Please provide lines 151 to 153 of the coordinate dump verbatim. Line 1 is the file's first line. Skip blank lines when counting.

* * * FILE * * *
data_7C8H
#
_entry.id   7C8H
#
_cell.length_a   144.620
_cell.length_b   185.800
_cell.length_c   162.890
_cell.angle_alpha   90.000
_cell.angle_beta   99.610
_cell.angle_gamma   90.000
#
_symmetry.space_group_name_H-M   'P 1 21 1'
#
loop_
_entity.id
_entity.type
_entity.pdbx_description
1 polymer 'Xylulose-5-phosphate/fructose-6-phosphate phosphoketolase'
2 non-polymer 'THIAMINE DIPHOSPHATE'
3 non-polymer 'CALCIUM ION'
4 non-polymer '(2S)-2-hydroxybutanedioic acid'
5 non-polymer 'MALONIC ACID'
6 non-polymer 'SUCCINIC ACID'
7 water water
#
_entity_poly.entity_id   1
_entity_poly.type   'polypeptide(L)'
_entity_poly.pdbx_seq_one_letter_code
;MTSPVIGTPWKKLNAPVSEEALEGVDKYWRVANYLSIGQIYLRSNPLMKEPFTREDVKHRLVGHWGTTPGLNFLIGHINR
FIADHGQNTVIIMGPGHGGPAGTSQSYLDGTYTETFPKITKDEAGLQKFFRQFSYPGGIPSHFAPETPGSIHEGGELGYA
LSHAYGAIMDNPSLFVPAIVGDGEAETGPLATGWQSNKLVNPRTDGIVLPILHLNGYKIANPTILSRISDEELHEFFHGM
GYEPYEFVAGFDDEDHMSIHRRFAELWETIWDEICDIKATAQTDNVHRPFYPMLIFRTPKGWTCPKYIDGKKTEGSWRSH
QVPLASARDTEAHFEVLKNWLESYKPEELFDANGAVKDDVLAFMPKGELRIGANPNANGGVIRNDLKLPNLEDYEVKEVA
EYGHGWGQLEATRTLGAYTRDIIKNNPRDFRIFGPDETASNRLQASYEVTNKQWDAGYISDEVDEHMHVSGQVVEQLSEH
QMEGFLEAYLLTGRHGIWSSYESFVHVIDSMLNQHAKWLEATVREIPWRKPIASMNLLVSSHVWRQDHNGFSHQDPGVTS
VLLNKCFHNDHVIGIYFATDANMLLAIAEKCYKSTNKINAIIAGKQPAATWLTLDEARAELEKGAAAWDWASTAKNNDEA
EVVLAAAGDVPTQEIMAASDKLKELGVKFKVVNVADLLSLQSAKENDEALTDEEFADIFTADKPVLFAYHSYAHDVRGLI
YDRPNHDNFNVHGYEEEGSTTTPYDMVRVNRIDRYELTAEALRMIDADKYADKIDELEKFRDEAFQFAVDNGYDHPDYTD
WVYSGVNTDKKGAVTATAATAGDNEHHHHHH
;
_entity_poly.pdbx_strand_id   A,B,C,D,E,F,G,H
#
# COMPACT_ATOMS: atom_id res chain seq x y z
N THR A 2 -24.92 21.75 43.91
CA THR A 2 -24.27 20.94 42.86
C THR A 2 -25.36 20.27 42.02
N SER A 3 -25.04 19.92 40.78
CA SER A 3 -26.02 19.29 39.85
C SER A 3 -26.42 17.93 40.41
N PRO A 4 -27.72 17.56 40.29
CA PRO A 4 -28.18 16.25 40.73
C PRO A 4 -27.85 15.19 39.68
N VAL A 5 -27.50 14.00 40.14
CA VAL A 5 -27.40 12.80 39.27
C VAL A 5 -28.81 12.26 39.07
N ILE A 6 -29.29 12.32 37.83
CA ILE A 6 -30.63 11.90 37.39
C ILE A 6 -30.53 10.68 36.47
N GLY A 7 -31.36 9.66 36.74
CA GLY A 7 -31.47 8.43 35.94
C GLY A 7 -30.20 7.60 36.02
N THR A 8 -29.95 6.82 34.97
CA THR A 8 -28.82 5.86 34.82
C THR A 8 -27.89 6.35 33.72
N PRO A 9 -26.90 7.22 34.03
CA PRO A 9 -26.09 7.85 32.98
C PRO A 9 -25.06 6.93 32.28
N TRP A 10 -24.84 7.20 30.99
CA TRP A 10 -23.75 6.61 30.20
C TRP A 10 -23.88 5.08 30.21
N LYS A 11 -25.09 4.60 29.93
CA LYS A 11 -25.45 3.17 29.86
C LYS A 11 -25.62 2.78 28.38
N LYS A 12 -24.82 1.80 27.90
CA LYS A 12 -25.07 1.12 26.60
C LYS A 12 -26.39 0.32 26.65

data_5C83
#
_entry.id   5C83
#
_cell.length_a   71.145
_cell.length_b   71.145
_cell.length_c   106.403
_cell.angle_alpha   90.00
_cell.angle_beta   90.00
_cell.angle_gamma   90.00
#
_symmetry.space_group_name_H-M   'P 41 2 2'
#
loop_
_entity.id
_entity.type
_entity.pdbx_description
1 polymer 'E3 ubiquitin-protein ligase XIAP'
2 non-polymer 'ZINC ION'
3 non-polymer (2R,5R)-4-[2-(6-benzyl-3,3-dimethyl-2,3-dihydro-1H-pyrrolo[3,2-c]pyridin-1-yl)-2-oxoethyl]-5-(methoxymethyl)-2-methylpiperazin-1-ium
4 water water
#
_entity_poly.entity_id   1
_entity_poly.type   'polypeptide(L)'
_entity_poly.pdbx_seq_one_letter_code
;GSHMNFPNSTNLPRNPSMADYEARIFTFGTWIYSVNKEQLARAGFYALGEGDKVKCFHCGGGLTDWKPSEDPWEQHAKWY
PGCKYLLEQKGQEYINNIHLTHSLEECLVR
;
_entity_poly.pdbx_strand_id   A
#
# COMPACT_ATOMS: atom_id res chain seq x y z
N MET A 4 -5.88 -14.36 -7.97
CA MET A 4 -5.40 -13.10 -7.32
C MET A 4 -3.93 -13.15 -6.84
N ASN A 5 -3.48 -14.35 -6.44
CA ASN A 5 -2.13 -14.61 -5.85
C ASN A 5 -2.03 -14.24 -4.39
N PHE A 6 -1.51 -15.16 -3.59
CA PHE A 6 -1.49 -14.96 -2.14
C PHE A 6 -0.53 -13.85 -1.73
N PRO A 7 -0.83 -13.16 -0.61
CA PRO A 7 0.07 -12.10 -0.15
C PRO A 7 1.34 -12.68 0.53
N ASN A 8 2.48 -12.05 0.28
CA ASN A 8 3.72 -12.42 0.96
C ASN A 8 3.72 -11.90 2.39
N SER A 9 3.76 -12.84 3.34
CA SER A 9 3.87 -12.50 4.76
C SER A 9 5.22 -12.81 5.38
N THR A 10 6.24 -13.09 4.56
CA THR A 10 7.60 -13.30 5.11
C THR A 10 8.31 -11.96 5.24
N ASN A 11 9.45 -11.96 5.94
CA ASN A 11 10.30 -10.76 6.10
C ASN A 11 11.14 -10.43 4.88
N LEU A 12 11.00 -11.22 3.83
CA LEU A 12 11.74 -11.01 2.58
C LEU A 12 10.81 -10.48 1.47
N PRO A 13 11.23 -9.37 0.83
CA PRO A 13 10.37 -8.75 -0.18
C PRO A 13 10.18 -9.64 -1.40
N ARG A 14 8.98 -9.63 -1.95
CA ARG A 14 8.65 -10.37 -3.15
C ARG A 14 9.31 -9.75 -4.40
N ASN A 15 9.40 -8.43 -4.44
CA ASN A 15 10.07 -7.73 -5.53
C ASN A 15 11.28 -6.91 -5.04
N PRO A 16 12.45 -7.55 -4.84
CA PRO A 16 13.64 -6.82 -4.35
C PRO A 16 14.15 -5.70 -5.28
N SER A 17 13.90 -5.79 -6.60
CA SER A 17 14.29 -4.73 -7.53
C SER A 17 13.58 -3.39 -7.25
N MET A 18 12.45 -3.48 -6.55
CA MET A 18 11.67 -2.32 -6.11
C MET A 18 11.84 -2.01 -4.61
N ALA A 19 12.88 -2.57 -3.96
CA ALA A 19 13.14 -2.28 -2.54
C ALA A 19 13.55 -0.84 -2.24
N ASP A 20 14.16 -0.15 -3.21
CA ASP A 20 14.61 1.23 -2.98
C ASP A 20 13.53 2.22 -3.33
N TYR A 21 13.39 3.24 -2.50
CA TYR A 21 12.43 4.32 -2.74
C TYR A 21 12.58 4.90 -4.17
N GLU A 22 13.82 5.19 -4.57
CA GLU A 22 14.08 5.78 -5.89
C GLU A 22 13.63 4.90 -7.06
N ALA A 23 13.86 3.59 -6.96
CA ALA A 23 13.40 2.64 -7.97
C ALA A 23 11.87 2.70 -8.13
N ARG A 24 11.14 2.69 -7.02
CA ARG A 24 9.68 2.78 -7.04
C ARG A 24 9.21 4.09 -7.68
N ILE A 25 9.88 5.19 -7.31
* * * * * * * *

CA MET A 18 11.67 -2.32 -6.11
C MET A 18 11.84 -2.01 -4.61
N ALA A 19 12.88 -2.57 -3.96